“I’m not sure how much another AHL season would help him.” – Justin Goldman on Tokarski
In order to delve into Tokarski’s potential, THW reached out to Justin Goldman, independent goalie scout and founder of The Goalie Guild website, for some analysis of Tokarski’s play in the NHL.
The Hockey Writers: Many consider Tokarski to be mentally tough, but based on what (admittedly little) we’ve seen, is he “NHL-ready”?
Justin Goldman: “Three games is such a small sample size, so I have to take into consideration the fact that he tossed on a Lightning jersey after winning eight straight games in Norfolk. He arrived with high confidence, and that confidence has been sustained, possibly even elevated, through his first three games.
“He has displayed mental toughness in some areas, but I would say he’s still in the mode of proving whether or not he’s NHL ready. If he continues to play at this level in most of the games down the stretch, then when their season is done, I would consider him ready to graduate to a full-time NHL backup role.”
THW: What is noteworthy about Tokarski’s style of play?
JG: “In the two games I have seen Tokarski play in a Lightning uniform, I like his quietly solid composure. He has good control of his movements, and he looks like he belongs. He survived and thrived against the speed of a team like the Capitals, and with some early goal support against the Bruins, he played a relaxed game against the Bruins. He has a square upper and lower body in the butterfly and he was very good down low. So far, I would say he’s quite the well-rounded, positionally-sound young goaltender.”
THW: What does Tampa Bay need to consider when assessing Tokarski this spring?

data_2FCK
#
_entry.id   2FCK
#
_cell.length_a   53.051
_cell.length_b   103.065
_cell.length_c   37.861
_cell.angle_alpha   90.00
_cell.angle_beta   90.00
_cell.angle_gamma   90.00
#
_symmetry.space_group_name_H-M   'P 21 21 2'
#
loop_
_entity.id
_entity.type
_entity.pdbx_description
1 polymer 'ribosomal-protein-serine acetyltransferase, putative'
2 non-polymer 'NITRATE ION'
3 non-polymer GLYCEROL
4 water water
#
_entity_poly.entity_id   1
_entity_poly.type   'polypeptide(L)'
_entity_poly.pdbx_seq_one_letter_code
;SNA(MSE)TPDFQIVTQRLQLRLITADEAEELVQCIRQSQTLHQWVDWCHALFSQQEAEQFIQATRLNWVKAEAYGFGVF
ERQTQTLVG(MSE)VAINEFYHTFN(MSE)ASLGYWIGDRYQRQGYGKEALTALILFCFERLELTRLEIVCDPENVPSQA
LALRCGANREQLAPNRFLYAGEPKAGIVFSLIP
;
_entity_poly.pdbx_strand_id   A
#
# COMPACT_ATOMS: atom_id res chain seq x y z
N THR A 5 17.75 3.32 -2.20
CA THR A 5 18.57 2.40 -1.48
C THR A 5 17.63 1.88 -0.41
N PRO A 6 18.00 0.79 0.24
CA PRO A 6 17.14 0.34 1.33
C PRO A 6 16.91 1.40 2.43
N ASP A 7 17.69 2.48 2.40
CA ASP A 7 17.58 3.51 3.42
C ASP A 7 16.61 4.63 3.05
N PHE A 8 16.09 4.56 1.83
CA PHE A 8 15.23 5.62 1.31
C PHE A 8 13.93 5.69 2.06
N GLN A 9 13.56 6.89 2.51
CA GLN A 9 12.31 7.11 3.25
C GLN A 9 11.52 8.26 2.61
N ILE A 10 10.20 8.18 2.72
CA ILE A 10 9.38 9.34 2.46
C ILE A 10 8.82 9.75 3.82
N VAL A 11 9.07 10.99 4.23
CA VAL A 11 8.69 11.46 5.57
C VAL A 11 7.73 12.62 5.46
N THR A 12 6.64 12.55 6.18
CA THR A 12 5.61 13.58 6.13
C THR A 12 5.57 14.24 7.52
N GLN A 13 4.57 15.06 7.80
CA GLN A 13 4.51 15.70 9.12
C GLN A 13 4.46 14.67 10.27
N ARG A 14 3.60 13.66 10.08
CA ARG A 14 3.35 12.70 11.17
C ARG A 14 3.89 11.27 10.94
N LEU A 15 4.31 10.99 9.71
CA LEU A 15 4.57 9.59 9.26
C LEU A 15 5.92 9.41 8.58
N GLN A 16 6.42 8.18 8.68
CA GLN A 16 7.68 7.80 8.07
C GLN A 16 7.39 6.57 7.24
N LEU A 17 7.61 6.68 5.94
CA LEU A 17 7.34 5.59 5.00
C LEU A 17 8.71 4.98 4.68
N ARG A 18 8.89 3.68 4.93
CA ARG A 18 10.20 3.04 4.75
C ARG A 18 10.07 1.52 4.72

JG: “What I call minutes management.
“If they want to keep him moving in the right direction, he needs to play on a fairly consistent basis so that the improvements he does make in practices can be applied in game situations against the best talent possible. He doesn’t need to play in a ton of games, just a consistent amount in a controlled fashion.
“I’m not sure how much another AHL season would help him, either. I’d have to think that, depending on how many games he plays to finish this season, he’ll reach a certain threshold where the best benefit is more NHL games.
“I also look at it from a organizational depth standpoint, and I would consider promoting Tokarski (as long as he’s ready) so that Jaroslav Janus could take the next step in his development as well.”
The Lightning have a difficult battle ahead of them if they are to make the postseason, and Tokarski’s success is a necessary component of the entire team’s fortunes.
Sounds like a lot of pressure…but Tokarski might just like it that way.
Author’s Note: A big thank you to Justin Goldman for providing his always insightful thoughts. More of his goaltending analysis can be found at TheGoalieGuild.com, DobberHockey.com, and NHL.com.